Where Your 14 Favorite Fast-Food Chains Began

You won’t believe how some of these chains got started

Subway
The idea for Subway was inspired by founder Fred DeLuca’s decision to open a sandwich shop to help pay for his medical school education.

The fast-food industry in this country has a long and storied history. The founders of America’s biggest chains built mega-empires based on the pursuit of the American dream, and in the process changed the way that the world eats. But how did these chains first get off the ground?

Where Your 14 Favorite Fast Food Chains Began (Slideshow)

Given the ways that fast food influences everything from American pop culture to politics to dietary trends, it’s fascinating to look back on the origins of the biggest players in the industry. One of the first fast-food chains to emerge was White Castle, founded by Bill Ingram in Wichita, Kan. in 1921; the design of the original White Castle was inspired by the Water Tower building in Chicago.

The novel and efficient system developed by the McDonald brothers at their original San Bernardino, Calif., location inspired a handful of other up-and-coming entrepreneurs to try their hand in the industry, namely Keith J. Kramer and Matthew Burns (founders of Insta-Burger King, which would later become Burger King), Carl Karcher (founder of Carl’s Jr.), and Glen Bell (founder of Taco Bell). But certainly the person most famously inspired by the original McDonald’s was Ray Kroc, who bought the company from the McDonald brothers in 1954 and turned it into the mega-corporation that it is today.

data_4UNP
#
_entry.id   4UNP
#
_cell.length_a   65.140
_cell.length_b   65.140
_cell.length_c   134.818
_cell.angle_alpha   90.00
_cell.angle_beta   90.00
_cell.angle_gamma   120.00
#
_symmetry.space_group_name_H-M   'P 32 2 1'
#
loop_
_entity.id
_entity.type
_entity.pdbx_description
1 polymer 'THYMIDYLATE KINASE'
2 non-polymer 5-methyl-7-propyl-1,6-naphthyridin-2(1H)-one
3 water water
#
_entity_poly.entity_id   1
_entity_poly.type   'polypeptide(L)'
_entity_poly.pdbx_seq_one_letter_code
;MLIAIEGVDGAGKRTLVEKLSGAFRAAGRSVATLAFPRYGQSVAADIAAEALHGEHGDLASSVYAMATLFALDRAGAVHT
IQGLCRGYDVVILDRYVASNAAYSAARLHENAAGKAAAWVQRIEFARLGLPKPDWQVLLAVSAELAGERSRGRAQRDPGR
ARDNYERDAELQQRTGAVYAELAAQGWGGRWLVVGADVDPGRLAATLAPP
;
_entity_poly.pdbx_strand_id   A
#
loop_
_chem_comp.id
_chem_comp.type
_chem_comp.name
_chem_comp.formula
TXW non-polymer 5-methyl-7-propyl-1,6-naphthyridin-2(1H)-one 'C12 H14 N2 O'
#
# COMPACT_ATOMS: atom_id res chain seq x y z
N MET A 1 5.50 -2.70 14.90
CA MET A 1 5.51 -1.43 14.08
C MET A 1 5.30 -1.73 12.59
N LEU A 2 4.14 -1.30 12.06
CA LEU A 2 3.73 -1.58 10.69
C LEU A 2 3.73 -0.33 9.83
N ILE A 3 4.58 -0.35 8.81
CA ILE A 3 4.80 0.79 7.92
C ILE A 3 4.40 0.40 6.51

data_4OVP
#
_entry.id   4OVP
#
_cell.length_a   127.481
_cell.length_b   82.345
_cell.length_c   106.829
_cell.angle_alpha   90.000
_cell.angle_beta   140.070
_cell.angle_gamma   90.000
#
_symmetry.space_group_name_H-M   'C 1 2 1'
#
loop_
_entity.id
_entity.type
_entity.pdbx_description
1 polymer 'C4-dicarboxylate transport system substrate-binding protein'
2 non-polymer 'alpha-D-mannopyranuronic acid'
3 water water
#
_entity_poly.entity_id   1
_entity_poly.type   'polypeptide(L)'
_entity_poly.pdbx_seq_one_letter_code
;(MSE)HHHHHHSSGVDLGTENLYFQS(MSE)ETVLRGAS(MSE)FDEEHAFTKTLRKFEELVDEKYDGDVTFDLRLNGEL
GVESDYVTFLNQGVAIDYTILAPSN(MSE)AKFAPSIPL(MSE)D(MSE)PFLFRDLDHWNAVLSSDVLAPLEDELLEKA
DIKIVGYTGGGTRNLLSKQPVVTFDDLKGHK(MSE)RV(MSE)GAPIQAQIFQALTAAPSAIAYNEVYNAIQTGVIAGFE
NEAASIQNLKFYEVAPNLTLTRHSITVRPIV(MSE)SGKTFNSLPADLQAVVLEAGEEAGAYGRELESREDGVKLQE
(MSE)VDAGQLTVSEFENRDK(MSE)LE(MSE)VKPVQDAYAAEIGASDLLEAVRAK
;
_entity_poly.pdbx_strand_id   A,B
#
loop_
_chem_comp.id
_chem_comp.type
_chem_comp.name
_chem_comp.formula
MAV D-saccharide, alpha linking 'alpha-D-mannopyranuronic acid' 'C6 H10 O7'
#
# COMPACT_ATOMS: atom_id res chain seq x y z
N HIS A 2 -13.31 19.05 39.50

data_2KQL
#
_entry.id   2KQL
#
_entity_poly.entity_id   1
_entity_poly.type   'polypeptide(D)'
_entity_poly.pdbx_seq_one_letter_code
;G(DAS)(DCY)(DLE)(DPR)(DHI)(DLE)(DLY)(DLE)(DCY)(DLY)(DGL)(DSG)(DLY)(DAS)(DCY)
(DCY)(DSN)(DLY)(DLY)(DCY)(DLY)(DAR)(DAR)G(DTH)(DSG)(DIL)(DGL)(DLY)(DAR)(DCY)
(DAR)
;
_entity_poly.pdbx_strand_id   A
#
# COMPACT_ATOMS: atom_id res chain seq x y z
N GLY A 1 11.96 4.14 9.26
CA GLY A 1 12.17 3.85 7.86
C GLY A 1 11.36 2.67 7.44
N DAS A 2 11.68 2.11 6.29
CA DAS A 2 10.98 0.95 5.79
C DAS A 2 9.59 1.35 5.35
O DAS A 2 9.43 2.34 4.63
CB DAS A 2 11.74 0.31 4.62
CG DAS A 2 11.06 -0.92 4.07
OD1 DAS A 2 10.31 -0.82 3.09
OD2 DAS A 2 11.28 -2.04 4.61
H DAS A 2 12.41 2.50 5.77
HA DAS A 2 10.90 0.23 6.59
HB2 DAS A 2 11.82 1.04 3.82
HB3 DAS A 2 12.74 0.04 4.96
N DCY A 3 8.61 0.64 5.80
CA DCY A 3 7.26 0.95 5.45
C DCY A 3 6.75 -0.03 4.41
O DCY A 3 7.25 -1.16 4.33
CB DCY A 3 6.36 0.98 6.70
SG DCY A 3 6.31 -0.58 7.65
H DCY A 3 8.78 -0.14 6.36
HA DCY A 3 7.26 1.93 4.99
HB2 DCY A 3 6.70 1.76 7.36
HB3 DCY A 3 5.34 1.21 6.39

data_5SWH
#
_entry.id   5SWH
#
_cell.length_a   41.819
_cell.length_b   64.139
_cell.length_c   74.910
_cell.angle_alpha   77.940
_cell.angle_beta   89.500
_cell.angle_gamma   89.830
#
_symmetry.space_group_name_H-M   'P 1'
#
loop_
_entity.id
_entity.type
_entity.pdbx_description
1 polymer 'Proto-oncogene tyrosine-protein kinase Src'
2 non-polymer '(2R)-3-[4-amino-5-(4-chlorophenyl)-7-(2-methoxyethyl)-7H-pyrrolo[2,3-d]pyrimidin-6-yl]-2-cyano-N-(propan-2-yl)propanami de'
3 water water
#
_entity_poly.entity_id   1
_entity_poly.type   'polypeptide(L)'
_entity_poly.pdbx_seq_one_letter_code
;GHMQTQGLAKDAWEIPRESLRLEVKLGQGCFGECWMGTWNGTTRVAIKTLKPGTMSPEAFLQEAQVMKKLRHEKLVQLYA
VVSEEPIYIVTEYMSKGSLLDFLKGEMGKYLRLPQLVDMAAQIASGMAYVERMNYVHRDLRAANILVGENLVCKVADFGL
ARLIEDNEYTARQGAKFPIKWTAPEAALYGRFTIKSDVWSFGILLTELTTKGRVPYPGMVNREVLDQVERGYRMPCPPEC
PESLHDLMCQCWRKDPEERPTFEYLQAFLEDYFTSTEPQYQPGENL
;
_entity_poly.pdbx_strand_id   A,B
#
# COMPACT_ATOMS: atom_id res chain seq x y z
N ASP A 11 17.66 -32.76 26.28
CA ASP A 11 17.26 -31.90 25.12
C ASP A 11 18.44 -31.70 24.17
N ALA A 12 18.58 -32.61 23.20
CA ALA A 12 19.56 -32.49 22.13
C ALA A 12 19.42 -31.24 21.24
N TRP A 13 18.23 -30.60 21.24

Restaurants come and go, but for one reason or another (usually a combination of quality product, smart marketing, and good luck) these 15 chains have firmly cemented their place in history. But as big and powerful as they are today, they all started just like any other restaurant: small and driven by one person with a dream. Read on to learn the origins of 15 of America’s most popular fast food chains.

McDonald’s

In 1940, brothers Mac and Dick McDonald opened McDonald’s Bar-B-Que in San Bernardino, Calif.; eight years later they decided to revamp the restaurant’s concept to specialize in their most profitable menu item, hamburgers, and shortened the name to McDonald’s. In 1954, Multimixer salesman Ray Kroc visited the restaurant and was blown away by the efficient system developed by the McDonald brothers; he started franchising the brand and bought the company one year later. 

Wendy’s

Former KFC franchise owner Dave Thomas opened the first Wendy’s location on November 15, 1969, in Columbus, Ohio. The following year, Thomas opened a second location, this time adding a drive-thru pickup window. From the beginning, the chain served up its signature square burgers and milkshakes.

Click here for the origins of 12 more of your favorite fast-food chains. Additional reporting by Molly Aronica. 


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They all started with a product that was wanted and sold itself. They offered food at fast service for those on the go and it made most of these people billionaires.

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